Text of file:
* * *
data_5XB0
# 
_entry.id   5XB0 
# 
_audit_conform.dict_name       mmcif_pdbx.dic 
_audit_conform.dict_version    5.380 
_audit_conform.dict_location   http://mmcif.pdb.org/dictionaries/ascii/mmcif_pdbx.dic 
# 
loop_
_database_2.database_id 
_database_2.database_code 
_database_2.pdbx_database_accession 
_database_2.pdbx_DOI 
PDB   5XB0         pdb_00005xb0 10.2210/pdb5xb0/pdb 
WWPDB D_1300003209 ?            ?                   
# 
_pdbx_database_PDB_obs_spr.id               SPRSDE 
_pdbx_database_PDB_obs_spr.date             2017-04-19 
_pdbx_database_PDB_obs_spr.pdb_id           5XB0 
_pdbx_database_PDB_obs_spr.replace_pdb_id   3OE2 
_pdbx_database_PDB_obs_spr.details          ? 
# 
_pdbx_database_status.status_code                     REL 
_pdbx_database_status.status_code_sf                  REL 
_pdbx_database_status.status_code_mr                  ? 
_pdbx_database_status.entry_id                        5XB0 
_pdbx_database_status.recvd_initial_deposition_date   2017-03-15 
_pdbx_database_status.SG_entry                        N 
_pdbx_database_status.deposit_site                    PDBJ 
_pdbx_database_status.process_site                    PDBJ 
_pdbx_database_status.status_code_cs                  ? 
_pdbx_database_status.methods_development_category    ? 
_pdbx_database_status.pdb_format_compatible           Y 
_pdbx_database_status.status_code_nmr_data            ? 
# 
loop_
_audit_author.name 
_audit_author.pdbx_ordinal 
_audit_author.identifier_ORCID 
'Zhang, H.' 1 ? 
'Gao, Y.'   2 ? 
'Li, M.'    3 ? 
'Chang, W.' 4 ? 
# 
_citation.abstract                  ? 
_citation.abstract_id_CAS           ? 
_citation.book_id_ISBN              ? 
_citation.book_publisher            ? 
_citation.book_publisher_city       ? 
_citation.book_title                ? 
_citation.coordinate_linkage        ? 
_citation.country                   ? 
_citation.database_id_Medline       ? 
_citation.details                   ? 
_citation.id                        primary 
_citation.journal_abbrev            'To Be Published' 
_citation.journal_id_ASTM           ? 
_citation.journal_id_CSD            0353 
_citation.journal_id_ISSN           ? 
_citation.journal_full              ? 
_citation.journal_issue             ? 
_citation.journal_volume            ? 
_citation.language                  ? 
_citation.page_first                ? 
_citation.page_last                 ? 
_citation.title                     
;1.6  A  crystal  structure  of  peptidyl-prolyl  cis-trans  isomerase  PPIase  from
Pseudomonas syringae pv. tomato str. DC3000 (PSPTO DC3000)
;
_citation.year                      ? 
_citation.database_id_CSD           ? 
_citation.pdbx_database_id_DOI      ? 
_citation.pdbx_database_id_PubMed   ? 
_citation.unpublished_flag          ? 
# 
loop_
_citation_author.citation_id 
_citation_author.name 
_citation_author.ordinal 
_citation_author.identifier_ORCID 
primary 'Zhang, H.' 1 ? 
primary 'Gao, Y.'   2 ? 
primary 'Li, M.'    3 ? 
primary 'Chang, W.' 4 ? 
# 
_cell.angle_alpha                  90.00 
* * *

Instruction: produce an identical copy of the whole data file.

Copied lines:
data_5XB0
# 
_entry.id   5XB0 
# 
_audit_conform.dict_name       mmcif_pdbx.dic 
_audit_conform.dict_version    5.380 
_audit_conform.dict_location   http://mmcif.pdb.org/dictionaries/ascii/mmcif_pdbx.dic 
# 
loop_
_database_2.database_id 
_database_2.database_code 
_database_2.pdbx_database_accession 
_database_2.pdbx_DOI 
PDB   5XB0         pdb_00005xb0 10.2210/pdb5xb0/pdb 
WWPDB D_1300003209 ?            ?                   
# 
_pdbx_database_PDB_obs_spr.id               SPRSDE 
_pdbx_database_PDB_obs_spr.date             2017-04-19 
_pdbx_database_PDB_obs_spr.pdb_id           5XB0 
_pdbx_database_PDB_obs_spr.replace_pdb_id   3OE2 
_pdbx_database_PDB_obs_spr.details          ? 
# 
_pdbx_database_status.status_code                     REL 
_pdbx_database_status.status_code_sf                  REL 
_pdbx_database_status.status_code_mr                  ? 
_pdbx_database_status.entry_id                        5XB0 
_pdbx_database_status.recvd_initial_deposition_date   2017-03-15 
_pdbx_database_status.SG_entry                        N 
_pdbx_database_status.deposit_site                    PDBJ 
_pdbx_database_status.process_site                    PDBJ 
_pdbx_database_status.status_code_cs                  ? 
_pdbx_database_status.methods_development_category    ? 
_pdbx_database_status.pdb_format_compatible           Y 
_pdbx_database_status.status_code_nmr_data            ? 
# 
loop_
_audit_author.name 
_audit_author.pdbx_ordinal 
_audit_author.identifier_ORCID 
'Zhang, H.' 1 ? 
'Gao, Y.'   2 ? 
'Li, M.'    3 ? 
'Chang, W.' 4 ? 
# 
_citation.abstract                  ? 
_citation.abstract_id_CAS           ? 
_citation.book_id_ISBN              ? 
_citation.book_publisher            ? 
_citation.book_publisher_city       ? 
_citation.book_title                ? 
_citation.coordinate_linkage        ? 
_citation.country                   ? 
_citation.database_id_Medline       ? 
_citation.details                   ? 
_citation.id                        primary 
_citation.journal_abbrev            'To Be Published' 
_citation.journal_id_ASTM           ? 
_citation.journal_id_CSD            0353 
_citation.journal_id_ISSN           ? 
_citation.journal_full              ? 
_citation.journal_issue             ? 
_citation.journal_volume            ? 
_citation.language                  ? 
_citation.page_first                ? 
_citation.page_last                 ? 
_citation.title                     
;1.6  A  crystal  structure  of  peptidyl-prolyl  cis-trans  isomerase  PPIase  from
Pseudomonas syringae pv. tomato str. DC3000 (PSPTO DC3000)
;
_citation.year                      ? 
_citation.database_id_CSD           ? 
_citation.pdbx_database_id_DOI      ? 
_citation.pdbx_database_id_PubMed   ? 
_citation.unpublished_flag          ? 
# 
loop_
_citation_author.citation_id 
_citation_author.name 
_citation_author.ordinal 
_citation_author.identifier_ORCID 
primary 'Zhang, H.' 1 ? 
primary 'Gao, Y.'   2 ? 
primary 'Li, M.'    3 ? 
primary 'Chang, W.' 4 ? 
# 
_cell.angle_alpha                  90.00 